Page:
Samson had an anger problem. Well, maybe he just never learned how to process anger well.
In Judges 15, an incident between Samson and his father-in-law eventually escalated into battles involving nations and the slaughter of thousands of innocent people.
All because of revenge.
When Samson returned home to his wife after a time away, he learned that his father-in-law (thinking Samson hated his wife) gave her to Samson’s companion. To add insult to injury, his father-in-law then offered his other daughter to Samson.
In a rage, Samson declared war on the Philistines (his father-in-law’s people) by torching their grain fields and olive orchards (Judges 15:1-5). The destruction affected the Philistines both economically and religiously, because they believed in gods of harvest, among others. In retaliatory revenge, the Philistines burned Samson’s wife and father-in-law to death (Judges 15:6). Ironic.
Samson vowed not to stop his rampage until he exacted revenge for his wife and father-in-law. He subsequently attacked and slaughtered many Philistines (Judges 15:7–8).
The Philistines retaliated by hunting down Samson, attacking the town of Lehi on the way. Three thousand men of Judah confronted the Philistines to ask why they were coming against them. When the Philistines named Samson as the culprit, the men of Judah found Samson and handed him over (Judges 15:9–13).
But Samson wasn’t finished. He picked up the jawbone of a donkey and killed one thousand men with it. One thousand men. All of this destruction and mayhem started with Samson, his father-in-law, and a goat.
Why are we so bent toward revenge? What is it that makes revenge alluring?
When it comes to revenge there are two basic types:
Active revenge: This kind of revenge moves aggressively toward our offenders. Perhaps a family member says something derogatory about your spouse. You immediately take offense and start telling the rest of the family about their many faults (whether secret or not). Active revenge always hurts far more people than we realize.
Passive revenge: This kind of revenge deceptively looks like forgiveness. Passive revenge does not move aggressively toward the offender, but takes the form of withholding, cold shoulders, or secretly celebrating when something negative happens to them. It is forgiveness lip service, not a genuine movement toward it.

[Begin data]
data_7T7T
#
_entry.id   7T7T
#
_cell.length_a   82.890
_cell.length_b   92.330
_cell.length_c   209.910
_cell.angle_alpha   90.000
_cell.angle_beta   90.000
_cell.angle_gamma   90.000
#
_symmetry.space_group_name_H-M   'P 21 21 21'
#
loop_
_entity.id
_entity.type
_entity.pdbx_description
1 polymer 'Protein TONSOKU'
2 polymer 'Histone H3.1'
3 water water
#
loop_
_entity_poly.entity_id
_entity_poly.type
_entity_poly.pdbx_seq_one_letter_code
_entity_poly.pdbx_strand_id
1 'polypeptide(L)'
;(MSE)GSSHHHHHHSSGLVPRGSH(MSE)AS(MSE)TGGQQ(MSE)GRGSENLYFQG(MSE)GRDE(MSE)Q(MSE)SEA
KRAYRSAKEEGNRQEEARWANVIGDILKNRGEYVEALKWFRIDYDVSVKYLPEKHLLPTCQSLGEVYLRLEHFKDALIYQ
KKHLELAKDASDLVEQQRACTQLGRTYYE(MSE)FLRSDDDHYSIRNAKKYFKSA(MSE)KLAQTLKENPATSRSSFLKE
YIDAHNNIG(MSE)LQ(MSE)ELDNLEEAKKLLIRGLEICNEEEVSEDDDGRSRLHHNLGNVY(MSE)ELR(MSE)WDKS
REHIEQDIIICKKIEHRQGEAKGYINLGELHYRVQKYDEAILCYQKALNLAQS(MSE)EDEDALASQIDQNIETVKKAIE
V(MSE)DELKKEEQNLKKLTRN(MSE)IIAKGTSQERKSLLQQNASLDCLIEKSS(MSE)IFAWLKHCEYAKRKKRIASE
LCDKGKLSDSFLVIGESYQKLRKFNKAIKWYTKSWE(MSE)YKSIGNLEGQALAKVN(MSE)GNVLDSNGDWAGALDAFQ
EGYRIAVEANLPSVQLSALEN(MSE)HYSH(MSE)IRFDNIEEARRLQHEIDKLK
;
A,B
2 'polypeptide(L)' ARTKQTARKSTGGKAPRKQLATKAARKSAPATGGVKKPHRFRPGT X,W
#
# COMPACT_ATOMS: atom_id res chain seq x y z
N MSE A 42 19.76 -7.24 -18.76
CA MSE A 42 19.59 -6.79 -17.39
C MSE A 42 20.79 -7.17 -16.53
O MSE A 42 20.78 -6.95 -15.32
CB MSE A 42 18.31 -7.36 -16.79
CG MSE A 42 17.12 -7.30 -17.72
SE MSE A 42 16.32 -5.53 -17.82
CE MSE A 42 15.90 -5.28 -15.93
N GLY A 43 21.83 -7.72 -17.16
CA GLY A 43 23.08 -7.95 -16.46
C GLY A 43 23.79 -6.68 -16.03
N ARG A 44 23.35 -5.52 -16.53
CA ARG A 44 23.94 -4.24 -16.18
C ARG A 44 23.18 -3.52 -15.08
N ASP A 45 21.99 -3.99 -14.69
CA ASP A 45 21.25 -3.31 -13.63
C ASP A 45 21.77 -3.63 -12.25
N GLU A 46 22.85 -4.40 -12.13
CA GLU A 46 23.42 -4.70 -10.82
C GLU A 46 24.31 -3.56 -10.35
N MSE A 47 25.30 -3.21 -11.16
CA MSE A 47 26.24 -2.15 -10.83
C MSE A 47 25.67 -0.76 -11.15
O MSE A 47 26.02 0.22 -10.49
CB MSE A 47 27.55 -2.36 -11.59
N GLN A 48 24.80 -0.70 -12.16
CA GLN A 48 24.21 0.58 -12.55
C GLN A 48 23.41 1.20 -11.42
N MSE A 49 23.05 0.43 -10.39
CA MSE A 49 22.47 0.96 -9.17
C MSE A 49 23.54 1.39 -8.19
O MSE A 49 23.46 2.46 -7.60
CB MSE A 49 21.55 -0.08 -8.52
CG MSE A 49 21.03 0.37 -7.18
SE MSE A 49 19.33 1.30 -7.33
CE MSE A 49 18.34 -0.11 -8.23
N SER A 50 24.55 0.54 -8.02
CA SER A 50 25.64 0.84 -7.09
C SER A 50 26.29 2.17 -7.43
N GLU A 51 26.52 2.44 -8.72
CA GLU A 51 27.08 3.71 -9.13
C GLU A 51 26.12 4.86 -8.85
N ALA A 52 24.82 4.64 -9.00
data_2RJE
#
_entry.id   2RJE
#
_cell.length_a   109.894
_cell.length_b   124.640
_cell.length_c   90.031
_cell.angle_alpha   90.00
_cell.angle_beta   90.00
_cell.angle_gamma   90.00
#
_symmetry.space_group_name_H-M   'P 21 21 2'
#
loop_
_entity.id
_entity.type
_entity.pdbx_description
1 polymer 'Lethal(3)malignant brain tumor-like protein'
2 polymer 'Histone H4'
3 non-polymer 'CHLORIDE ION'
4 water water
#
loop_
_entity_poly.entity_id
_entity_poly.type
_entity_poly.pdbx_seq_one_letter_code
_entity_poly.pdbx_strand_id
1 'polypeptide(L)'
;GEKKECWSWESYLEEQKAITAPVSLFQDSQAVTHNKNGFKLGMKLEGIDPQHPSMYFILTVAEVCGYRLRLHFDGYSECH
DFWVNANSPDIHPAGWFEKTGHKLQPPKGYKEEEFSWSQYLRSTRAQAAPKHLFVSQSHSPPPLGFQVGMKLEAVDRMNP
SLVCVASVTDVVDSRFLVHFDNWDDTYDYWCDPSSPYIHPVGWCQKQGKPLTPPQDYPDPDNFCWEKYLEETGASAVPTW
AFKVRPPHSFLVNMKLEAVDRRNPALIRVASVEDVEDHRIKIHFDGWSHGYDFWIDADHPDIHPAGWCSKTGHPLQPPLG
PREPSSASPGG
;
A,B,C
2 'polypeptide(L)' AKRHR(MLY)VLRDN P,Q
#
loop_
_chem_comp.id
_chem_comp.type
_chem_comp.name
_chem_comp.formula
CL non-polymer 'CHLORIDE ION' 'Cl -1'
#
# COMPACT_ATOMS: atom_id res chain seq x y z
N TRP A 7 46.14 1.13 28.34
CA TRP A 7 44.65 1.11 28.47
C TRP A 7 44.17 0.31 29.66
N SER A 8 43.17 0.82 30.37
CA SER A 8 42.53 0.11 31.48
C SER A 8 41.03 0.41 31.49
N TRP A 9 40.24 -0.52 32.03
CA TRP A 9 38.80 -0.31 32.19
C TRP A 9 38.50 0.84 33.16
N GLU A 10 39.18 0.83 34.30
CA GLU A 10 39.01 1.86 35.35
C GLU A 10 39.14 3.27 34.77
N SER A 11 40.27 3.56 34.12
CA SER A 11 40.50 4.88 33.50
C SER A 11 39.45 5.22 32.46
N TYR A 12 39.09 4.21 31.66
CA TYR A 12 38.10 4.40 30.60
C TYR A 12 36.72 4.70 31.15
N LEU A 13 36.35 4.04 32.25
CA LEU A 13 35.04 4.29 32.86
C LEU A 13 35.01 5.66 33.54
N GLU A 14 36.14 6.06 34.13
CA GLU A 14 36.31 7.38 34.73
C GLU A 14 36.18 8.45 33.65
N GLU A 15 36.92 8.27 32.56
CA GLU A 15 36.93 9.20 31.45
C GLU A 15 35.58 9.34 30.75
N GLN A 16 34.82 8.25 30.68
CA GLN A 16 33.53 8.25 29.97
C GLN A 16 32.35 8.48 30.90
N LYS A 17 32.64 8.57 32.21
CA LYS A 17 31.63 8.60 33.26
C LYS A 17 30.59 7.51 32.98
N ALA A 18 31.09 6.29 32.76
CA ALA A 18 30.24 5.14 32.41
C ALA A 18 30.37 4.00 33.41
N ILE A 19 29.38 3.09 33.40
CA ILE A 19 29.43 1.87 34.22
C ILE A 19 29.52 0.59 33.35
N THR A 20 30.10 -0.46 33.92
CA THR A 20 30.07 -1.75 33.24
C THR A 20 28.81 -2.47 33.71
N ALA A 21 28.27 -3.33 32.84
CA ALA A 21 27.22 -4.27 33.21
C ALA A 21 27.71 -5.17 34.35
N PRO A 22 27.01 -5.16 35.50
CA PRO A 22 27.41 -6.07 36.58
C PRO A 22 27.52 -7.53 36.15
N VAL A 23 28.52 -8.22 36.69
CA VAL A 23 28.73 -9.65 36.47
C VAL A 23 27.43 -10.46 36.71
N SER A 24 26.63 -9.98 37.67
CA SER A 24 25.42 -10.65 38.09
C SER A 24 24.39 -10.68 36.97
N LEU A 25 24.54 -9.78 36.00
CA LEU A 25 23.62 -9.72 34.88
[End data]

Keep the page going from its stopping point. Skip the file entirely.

Revenge tells God, “You’re in my seat.” When I choose to take revenge, I alone determine the severity of a person’s transgression, the proper method of punishment, and the time frame in which it needs to occur. Revenge inflates the ego because I alone determine that God is not moving fast enough or meting out what I believe is appropriate judgment. Consequently, I take matters into my own hands and execute judgment. Revenge means failing to entrust my wound to God’s justice.
Revenge always escalates. An offense can start with something as small as the rolling of eyes at someone’s behavior in a social setting. But it doesn’t end with reciprocated rolling eyes. It always escalates. Remember Shakespeare’s Romeo and Juliet? The feud between the Capulets and the Montagues was “bred on an airy [misspoken] word.” Multiple civil brawls later, Romeo and Juliet died in their efforts to be together.
Revenge always inflames and creates an inflated ego that says, “I have the right to pay back the hurt they inflicted on me.” And back and forth it goes.
Forgiveness begins when you drop the jawbone.
When you find yourself in a situation where there is a nonstop back and forth, decide to put down the jawbone of revenge and back away. Forgiveness starts by refusing to participate in the game and stepping forward to end it.
Maybe we need to ask ourselves how much revenge is enough until we feel better? until our anger subsides?
The anger we feel from pain makes revenge seem logical. But anger can escalate quickly into rage and even hatred. Anger is an impossible blockade on the road toward forgiveness. That blockade can be removed only when we surrender the underlying pain to God for healing.
God takes our pain on Himself, so use God as the lightning rod for your anger. The psalmists did exactly that in Psalms 7; 10; 17; and 28. God alone is our avenger. Remember Job? There are dozens of places in the book where Job unloads his anger, frustration, and wounds onto God, along with a little sarcasm (Job 10:3). God can take all of those emotions and knows best how to handle them.
When someone wrongs us, instead of groping for a verbal weapon, reach for the Word of God: “praying at all times in the Spirit, with all prayer and supplication. To that end, keep alert with all perseverance” (Ephesians 6:18).
Instead of hitting our enemy, we can hit our knees. We can pray earnestly for God to heal our pain, remove our anger, and work forgiveness in us so we can extend it wholeheartedly to those who hurt us.
Instead of feeding our hurt, we can feed our heart. Relentlessly confess, repent, lay your hurt at His Table, and receive His forgiveness that refreshes.
God alone is our righter of wrongs. The power or responsibility does not lie with us (Romans 12:19).
Forgiveness relinquishes all rights to punish our wounders and give them over to Christ. God is a God of justice as much as a God of love. Forgiveness does not mean that our wounders get off the hook; it recognizes that we are not the righteous judge of sin. That authority belongs to Christ alone.
Follow Jesus, not the path of revenge.
Drop the jawbone.
It stinks to high heaven.
**The winner of the Forgiveness book release giveaway is CAROL ALBERTS! I’ll reach out to you today, Carol. Congratulations and God’s blessings! **